Just Looking: Essays on Art

Front Cover
MFA, 2001 - Art - 210 pages
6 Reviews
These 23 essays on traditional and modern art show John Updike at his most eclectic, entertaining, and enlightening. Originally published in 1989 and until now unavailable in any edition, Just Looking had become one of Updike's rarest and most sought-after titles. It collects the best of the novelist and critic's multifarious musings on art and artists, museums and popular culture, the lives behind the works and the ways in which these works have informed his own life. Included here are pieces on Vermeer, Erastus Field, Modigliani, the major Impressionists, New Yorker cartoonist Ralph Barton, children's book illustrations, Fairfield Porter, and Jean Ipousteguy, among others, as well as extensive reflections on John Singer Sargent and Andrew Wyeth, a critical examination of writers' art, and a long essay on his impressions of the Museum of Modern Art. Featuring a new introduction by the author, this edition of Just Looking -- the first ever in paperback -- brings back into print a key work of art criticism by one of the most respected and accomplished writers of our time and is the first in the Museum of Fine Arts, Boston's new reprint series.

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Review: Just Looking: Essays on Art

User Review  - Tracy - Goodreads

this treasure should be read over and over again... Read full review

Review: Just Looking: Essays on Art

User Review  - Goodreads

this treasure should be read over and over again... Read full review

Contents

A City Frieze
21
American Children
43
Fields Luminous Folk
67
Copyright

7 other sections not shown

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About the author (2001)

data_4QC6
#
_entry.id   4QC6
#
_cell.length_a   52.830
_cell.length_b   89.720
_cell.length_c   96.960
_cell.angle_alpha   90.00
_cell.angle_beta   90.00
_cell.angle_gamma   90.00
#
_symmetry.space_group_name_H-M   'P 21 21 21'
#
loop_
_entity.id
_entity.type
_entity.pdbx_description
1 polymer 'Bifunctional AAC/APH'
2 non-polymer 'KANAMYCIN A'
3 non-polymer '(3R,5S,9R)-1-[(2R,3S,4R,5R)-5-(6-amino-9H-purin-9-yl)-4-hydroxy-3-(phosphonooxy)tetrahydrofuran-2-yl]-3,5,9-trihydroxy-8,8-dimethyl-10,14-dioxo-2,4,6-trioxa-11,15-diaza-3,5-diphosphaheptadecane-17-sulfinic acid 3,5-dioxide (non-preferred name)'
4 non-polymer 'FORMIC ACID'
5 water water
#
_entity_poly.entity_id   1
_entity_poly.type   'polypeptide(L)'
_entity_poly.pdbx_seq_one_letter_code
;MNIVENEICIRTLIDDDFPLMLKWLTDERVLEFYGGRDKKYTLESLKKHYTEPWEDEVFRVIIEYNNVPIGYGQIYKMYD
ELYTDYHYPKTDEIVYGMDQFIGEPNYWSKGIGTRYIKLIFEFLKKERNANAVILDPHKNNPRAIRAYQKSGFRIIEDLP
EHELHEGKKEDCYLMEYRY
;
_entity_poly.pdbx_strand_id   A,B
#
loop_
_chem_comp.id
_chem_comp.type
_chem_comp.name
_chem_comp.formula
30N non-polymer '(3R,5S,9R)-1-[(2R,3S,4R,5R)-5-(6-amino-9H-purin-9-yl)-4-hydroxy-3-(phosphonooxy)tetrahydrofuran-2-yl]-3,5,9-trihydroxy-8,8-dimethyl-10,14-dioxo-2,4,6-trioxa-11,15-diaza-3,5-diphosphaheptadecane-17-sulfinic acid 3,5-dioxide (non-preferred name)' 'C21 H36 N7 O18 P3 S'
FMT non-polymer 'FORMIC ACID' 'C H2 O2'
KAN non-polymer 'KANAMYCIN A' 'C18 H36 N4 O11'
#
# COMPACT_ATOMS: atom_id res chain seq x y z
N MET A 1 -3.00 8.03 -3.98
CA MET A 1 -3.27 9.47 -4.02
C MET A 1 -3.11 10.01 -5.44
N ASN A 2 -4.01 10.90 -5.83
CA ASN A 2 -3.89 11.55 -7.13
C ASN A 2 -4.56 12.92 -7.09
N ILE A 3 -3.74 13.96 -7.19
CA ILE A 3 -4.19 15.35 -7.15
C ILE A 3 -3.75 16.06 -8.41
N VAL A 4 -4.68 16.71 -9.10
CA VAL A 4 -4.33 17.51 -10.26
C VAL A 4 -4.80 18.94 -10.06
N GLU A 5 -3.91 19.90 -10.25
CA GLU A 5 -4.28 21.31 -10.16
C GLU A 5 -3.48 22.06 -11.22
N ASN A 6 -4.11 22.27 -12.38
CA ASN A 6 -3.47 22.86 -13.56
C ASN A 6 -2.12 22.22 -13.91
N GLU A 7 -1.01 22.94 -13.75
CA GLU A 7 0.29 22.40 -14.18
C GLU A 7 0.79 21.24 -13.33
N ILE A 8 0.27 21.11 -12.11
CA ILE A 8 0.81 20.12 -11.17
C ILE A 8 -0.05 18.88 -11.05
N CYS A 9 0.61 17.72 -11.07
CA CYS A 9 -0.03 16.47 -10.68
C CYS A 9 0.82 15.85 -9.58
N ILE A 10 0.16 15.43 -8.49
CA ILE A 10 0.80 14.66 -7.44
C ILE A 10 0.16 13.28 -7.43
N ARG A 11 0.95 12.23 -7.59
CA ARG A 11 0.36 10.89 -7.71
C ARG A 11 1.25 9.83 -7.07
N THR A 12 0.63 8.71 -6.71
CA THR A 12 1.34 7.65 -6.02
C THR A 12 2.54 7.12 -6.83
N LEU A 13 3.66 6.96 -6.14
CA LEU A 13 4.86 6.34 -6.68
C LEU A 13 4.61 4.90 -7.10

American novelist, poet, and critic John Updike was born in Reading, Pennsylvania on March 18, 1932. He received an A.B. degree from Harvard University, which he attended on a scholarship, in 1954. After graduation, he accepted a one-year fellowship to study painting at the Ruskin School of Drawing and Fine Art in Oxford, England. After returning from England in 1955, he worked for two years on the staff of The New Yorker. This marked the beginning of a long relationship with the magazine, during which he has contributed numerous short stories, poems, and book reviews. Although Updike's first published book was a collection of verse, The Carpentered Hen and Other Tame Creatures (1958), his renown as a writer is based on his fiction, beginning with The Poorhouse Fair (1959). During his lifetime, he wrote more than 50 books and primarily focused on middle-class America and their major concerns---marriage, divorce, religion, materialism, and sex. Among his best-known works are the Rabbit tetrology---Rabbit, Run (1960), Rabbit Redux (1971), Rabbit Is Rich (1981), and Rabbit at Rest (1988). Rabbit, Run introduces Harry "Rabbit" Angstrom as a 26-year-old salesman of dime-store gadgets trapped in an unhappy marriage in a dismal Pennsylvania town, looking back wistfully on his days as a high school basketball star. Rabbit Redux takes up the story 10 years later, and Rabbit's relationship with representative figures of the 1960s enables Updike to provide social commentary in a story marked by mellow wisdom and compassion in spite of some shocking jolts. In Rabbit Is Rich, Harry is comfortably middle-aged and complacent, and much of the book seems to satirize the country-club set and the swinging sexual/social life of Rabbit and his friends. Finally, in Rabbit at Rest, Harry arrives at the age where he must confront his mortality. Updike won the Pulitzer Prize for both Rabbit Is Rich and Rabbit at Rest. Updike's other novels range widely in subject and locale, from The Poorhouse Fair, about a home for the aged that seems to be a microcosm for society as a whole, through The Court (1978), about a revolution in Africa, to The Witches of Eastwick (1984), in which Updike tries to write from inside the sensibilities of three witches in contemporary New England. The Centaur (1963) is a subtle, complicated allegorical novel that won Updike the National Book Award in 1964. In addition to his novels, Updike also has written short stories, poems, critical essays, and reviews. Self-Consciousness (1989) is a memoir of his early life, his thoughts on issues such as the Vietnam War, and his attitude toward religion. He was elected to the American Academy of Arts and Letters in 1977. He died of lung cancer on January 27, 2009 at the age of 76.

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